There was one more thing.

As I drove out of the parking lot I decided to take from one bag the 3.6-ounce, single serving of Haagen-Dazs Dulce de Leche ice cream I’d picked up. I figured I could eat it on the way home by squeezing it directly into my mouth, sort of like we used to do with those push-up ice cream sticks when we were kids.  Then, I noticed that a wonderful person involved in packaging these baby ice cream cartons had seen to it that a little plastic spoon was included. In case you haven’t noticed, these are affixed to the inside of the lid.

Though I’d relinquished my good mood to the usual grocery store annoyances, it was nice to know that it didn’t take much to salvage it in the end.

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A Stone-Ground Cornmeal from Converse

A Stone-Ground Cornmeal from Converse

The folks behind Lamb’s Stone Ground Yellow Cornmeal don’t go in for fancy packaging. It’s sold in a plain white bag with a no-nonsense label that announces in small print what it is: “Always all natural, no preservatives added and gluten free. Same great product since 1968.”

Yet this local cornmeal, made in Converse, is perfect in your cornbread, in hush puppies, in a batter for seafood, in anything that calls for cornmeal. The texture is rustic yet fine, and the flavor is purely of corn.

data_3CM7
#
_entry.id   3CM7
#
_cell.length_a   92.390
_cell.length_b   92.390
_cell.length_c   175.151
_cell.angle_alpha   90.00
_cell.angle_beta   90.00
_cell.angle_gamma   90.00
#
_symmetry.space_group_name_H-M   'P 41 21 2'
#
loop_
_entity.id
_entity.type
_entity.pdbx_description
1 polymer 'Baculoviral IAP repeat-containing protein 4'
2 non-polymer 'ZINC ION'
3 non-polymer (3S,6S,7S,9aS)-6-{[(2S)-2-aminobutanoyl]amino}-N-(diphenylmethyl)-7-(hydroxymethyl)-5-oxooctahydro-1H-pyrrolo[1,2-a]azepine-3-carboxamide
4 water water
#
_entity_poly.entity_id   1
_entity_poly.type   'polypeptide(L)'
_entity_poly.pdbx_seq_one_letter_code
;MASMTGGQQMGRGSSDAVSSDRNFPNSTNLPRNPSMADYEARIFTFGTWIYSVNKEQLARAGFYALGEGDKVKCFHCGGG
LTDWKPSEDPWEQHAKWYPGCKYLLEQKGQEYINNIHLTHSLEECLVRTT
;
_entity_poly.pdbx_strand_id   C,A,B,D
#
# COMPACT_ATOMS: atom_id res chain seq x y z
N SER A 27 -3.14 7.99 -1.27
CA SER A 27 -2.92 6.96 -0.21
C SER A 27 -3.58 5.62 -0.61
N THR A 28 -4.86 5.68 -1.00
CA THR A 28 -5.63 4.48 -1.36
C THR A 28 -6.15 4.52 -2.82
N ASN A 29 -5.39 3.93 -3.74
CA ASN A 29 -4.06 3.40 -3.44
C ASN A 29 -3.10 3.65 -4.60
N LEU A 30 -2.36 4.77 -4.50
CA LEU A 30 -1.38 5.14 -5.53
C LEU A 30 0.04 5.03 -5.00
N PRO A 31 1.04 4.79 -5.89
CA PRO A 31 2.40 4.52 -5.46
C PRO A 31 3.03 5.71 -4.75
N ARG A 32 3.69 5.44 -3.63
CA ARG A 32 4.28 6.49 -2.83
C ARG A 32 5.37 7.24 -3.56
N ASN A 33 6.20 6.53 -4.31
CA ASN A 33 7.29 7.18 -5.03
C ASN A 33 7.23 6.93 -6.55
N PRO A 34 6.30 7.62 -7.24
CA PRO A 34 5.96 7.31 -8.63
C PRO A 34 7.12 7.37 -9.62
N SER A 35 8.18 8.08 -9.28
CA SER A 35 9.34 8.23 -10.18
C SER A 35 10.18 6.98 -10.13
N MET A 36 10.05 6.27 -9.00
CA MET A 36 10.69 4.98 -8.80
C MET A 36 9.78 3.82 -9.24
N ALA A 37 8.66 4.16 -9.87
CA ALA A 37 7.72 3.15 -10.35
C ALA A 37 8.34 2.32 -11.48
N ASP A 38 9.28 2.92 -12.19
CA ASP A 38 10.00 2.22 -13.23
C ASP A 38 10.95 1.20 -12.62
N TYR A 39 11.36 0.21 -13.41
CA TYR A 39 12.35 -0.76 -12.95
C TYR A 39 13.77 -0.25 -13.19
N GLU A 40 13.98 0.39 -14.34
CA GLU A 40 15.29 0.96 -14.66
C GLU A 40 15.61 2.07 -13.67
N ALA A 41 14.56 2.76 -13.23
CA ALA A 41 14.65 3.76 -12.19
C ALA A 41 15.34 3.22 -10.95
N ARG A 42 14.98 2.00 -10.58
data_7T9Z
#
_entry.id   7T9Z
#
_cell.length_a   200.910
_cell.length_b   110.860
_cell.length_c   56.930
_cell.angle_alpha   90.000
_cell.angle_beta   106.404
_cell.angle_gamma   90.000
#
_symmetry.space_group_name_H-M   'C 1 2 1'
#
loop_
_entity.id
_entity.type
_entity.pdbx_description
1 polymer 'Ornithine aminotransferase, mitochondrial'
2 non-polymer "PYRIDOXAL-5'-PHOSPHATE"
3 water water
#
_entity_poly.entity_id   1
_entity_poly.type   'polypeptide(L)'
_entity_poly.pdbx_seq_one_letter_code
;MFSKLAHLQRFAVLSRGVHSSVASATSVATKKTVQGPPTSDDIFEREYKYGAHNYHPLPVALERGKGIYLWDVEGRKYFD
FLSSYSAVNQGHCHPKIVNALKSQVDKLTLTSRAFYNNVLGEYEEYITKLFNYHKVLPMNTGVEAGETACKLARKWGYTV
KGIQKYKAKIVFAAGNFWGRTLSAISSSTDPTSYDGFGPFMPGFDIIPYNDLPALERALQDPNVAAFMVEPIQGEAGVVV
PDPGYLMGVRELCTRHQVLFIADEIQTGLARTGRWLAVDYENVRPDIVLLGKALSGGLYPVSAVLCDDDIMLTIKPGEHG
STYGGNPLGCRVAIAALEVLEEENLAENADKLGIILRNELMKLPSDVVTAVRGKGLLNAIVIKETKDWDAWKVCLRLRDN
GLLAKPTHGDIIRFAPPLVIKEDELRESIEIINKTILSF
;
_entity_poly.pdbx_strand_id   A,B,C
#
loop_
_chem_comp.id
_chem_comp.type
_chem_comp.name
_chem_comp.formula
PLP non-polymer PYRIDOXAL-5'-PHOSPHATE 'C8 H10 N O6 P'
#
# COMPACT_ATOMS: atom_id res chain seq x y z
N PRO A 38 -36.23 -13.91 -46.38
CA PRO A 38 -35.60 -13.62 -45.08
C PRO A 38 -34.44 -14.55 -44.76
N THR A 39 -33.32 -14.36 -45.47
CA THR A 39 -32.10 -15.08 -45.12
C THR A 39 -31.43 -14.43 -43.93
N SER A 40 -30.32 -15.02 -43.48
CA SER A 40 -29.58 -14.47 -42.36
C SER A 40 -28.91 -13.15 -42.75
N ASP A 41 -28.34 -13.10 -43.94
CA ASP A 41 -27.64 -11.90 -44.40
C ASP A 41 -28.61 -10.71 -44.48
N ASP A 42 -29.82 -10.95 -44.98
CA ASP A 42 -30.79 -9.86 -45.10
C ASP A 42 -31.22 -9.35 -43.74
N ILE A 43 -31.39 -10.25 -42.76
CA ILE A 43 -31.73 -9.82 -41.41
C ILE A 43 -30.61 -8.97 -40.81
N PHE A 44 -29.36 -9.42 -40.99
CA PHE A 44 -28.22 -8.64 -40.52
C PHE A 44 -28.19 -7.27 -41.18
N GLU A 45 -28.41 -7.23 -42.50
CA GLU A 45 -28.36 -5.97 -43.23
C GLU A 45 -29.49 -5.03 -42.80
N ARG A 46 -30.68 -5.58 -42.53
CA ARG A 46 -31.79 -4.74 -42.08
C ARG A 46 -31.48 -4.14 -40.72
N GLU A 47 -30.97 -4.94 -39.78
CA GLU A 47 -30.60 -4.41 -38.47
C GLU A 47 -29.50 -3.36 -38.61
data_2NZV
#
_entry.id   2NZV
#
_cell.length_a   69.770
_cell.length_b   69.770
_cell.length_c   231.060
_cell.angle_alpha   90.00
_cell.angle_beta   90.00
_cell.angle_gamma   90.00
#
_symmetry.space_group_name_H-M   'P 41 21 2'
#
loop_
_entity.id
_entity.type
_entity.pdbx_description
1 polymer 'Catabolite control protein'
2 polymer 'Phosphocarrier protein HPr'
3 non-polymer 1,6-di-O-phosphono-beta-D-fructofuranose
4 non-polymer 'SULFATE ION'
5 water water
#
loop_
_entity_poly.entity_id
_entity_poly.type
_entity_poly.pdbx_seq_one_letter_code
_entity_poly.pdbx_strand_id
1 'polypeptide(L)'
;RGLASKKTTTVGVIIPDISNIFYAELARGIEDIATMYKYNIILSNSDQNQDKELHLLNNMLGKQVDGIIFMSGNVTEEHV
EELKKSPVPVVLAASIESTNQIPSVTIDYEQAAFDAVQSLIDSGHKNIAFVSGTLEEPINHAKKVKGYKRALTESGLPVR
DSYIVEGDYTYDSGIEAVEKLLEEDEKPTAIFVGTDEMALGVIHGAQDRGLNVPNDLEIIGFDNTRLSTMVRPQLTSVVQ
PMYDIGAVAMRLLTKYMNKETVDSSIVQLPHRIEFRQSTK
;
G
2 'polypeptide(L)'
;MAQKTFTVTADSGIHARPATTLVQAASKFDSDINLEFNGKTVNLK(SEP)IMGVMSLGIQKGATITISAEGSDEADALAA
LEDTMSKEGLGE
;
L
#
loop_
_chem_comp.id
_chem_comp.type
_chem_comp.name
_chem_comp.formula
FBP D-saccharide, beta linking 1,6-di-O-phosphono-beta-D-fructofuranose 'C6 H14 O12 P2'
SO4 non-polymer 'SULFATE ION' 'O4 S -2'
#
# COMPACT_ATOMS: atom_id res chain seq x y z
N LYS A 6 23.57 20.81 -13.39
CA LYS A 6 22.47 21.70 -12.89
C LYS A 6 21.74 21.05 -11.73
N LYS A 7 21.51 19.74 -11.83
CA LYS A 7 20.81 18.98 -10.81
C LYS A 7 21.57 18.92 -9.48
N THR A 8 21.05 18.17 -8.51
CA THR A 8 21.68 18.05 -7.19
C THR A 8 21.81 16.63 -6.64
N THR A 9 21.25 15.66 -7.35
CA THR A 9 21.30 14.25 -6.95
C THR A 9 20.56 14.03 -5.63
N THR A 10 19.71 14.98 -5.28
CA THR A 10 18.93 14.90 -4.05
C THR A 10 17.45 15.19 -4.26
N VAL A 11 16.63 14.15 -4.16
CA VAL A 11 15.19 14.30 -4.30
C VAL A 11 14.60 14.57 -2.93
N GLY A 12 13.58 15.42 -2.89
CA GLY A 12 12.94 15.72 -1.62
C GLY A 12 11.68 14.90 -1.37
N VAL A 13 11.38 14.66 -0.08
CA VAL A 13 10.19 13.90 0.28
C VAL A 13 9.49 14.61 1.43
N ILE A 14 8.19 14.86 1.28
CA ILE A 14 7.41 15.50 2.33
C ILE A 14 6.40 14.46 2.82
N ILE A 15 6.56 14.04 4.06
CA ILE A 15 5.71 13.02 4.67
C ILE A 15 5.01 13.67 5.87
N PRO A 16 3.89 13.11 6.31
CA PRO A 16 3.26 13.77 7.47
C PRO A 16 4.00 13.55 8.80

Store it in the freezer and it will last up to a year.

But why stone-ground cornmeal rather than regular? Here’s an explanation from

“Dried kernels of field corn (different from the sweet corn we eat fresh) are ground into meal for baking. When metal grinders are used, as they are for commercial brands, most of the hull and germ is removed, and the meal emerges fine-grained but without much characteristic flavor. Stone-ground cornmeal (the corn is literally ground between two slowly moving stones) retains some of the hull and germ, so it’s coarser in texture and lends a more interesting flavor to baked goods. Still, the two types can be used interchangeably. Likewise, choosing yellow or white cornmeal (they’re ground from different varieties of corn) affects only the color of the finished product.”

You can find Lamb’s at H-E-B for about $2 for a 2-pound bag. Lamb’s is owned by Home Grown Design, which offers numerous recipes on its website, hgdfoods, including the following for a gluten-free cornbread:

Buttermilk Cornbread

1 cup Lamb’s Stone Ground Cornmeal
1 cup gluten-free flour (or you can use corn flour)
1 teaspoon salt
2 eggs
1/2 cups canola or vegetable oil
2 tablespoons baking powder
1/3 c sugar
1 cup milk
1 cup buttermilk

Preheat oven to 400 degrees. Use a metal pan and spray with cooking spray.

Mix cornmeal, flour, salt, eggs, oil, baking powder, sugar, milk and buttermilk with a mixer in a large bowl for about 5 minutes to make sure every thing is blended. Then dump into the pan. Put in the oven for 30-35 minutes. Check it at 20 minutes to make sure it is not getting too brown on top. If it is, lower heat to 375 degrees. When it is done, it will be cake-like and spring back to the touch in the center of the bread.

Makes 8 servings.

Source: HGD Foods